A great deal of the information that I’ve read about the aging process points to the mid-70s and beyond as the time we might develop challenging health conditions.
I’m one of those who recently reached this age arena and want to do all I can to enjoy this last quartile of existence on this planet. It has become clear that our health needs change and become more complicated as we get older. We may have been lucky enough to arrive at 75 without much medical attention but according to the “Health in Aging” website we should look at what professionals call “The 5 Ms of Geriatrics.”
The first “M” is for “mind.” We must maintain mental activity. This is why it is so important to exercise the aging mind. Read those newspapers, do those crossword puzzles, engage in stimulating conversation, spend time in the library, watch Jeopardy.
It’s important to stay alert and get involved. Don’t get depressed or feel sorry for yourself because you might be alone at times.
Take charge and tackle each day as a blessing and another opportunity to enjoy and meet the challenges of your environment.
Another necessary “M” is mobility.The ability to walk and maintain balance is very important particularly for maintaining our independence. And by keeping up our mobility, we work on preventing falls and other types of common injuries.
And living on our rural Island the ability to drive is very necessary for mobility. Keeping up with our physical coordination and our vision and hearing needs can keep us on the road. That’s why it’s so necessary to participate in the AARP Safe Driving Course. Call the Senior Center at 631-749-1059 to enroll.
The next “M” stands for medications. Experts agree that older adults should talk to their doctors about reducing “polypharmacy.” That’s the term for taking several medications. It may be time to evaluate all the medications you are taking and look at treatments exactly for an older person’s needs. At this time try to build an awareness of the harmful effects of medications.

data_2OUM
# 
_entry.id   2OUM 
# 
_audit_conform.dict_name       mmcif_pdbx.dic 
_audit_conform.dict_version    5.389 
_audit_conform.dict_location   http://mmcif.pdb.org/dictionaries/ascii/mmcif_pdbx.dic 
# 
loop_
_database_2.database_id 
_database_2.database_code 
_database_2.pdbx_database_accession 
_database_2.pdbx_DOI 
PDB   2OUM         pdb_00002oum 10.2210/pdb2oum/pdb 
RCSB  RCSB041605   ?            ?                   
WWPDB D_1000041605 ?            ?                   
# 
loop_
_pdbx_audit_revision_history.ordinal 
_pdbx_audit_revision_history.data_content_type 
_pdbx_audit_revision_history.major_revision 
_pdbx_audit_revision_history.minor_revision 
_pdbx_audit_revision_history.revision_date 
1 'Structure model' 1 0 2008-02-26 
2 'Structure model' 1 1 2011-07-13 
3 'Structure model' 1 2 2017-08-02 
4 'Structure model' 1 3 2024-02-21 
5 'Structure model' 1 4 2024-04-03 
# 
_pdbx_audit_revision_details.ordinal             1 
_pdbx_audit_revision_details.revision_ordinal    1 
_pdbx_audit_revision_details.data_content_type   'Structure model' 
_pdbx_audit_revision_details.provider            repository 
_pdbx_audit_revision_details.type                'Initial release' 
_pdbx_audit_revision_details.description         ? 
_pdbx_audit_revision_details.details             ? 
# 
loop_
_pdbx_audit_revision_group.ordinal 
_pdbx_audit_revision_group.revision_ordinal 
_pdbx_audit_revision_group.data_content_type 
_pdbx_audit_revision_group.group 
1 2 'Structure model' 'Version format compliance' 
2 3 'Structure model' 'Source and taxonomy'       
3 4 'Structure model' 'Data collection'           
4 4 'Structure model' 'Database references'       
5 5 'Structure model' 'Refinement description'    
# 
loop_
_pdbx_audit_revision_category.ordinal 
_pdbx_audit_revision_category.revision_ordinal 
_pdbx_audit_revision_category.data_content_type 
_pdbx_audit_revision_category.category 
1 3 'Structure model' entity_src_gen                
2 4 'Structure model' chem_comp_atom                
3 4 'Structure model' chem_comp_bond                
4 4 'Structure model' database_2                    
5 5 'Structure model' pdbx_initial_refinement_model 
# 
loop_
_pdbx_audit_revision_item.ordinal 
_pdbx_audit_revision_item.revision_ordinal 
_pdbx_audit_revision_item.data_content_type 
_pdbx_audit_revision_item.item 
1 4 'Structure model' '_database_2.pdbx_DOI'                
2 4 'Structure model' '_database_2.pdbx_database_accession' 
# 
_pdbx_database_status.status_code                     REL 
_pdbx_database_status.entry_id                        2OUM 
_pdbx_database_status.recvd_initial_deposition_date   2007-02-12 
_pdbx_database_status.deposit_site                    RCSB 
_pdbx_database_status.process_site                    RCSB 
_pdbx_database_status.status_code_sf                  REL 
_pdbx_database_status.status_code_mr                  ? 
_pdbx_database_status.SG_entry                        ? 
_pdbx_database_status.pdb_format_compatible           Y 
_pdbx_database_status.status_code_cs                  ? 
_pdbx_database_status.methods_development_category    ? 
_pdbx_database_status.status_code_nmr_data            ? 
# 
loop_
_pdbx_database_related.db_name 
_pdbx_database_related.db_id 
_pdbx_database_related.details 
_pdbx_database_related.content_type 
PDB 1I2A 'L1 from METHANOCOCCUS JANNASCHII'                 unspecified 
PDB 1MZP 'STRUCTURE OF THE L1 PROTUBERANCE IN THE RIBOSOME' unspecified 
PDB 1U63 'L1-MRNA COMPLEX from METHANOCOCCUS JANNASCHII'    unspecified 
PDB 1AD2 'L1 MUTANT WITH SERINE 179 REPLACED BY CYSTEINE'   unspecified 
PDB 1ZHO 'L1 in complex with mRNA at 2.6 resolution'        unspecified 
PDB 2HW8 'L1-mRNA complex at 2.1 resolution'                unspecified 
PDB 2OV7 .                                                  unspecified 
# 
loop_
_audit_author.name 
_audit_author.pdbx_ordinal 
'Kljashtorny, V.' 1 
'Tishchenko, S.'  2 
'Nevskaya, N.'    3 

The “M” of multi-complexity helps older adults focus on managing a variety of health conditions. It’s not all that rare to experience high blood pressure, arthritic joints, aching teeth and vision and hearing problems at the same time. How you attack these assaults on your quality of life will determine how you retain a good quality of life.
Make sure that your living conditions keep up with your infirmities — update your home’s lighting, install grab bars where they are needed. The Senior Center can help with these changes.
The final “M” is working on what matters most. This includes coordinating advance care planning and helping manage the goals of that care. Even though we don’t need it now, we should try to look at the future and try to have a plan in place for the time that we need extra care. We do not want to be a burden on our loved ones.
It might be wise to consult with a geriatric health care professional as a strategy to be prepared for impairment and frailty.
On another subject, if you live alone and would like to be on the Senior Center call list, let the center know (631-749-1059) and you’ll get a check-in call each day.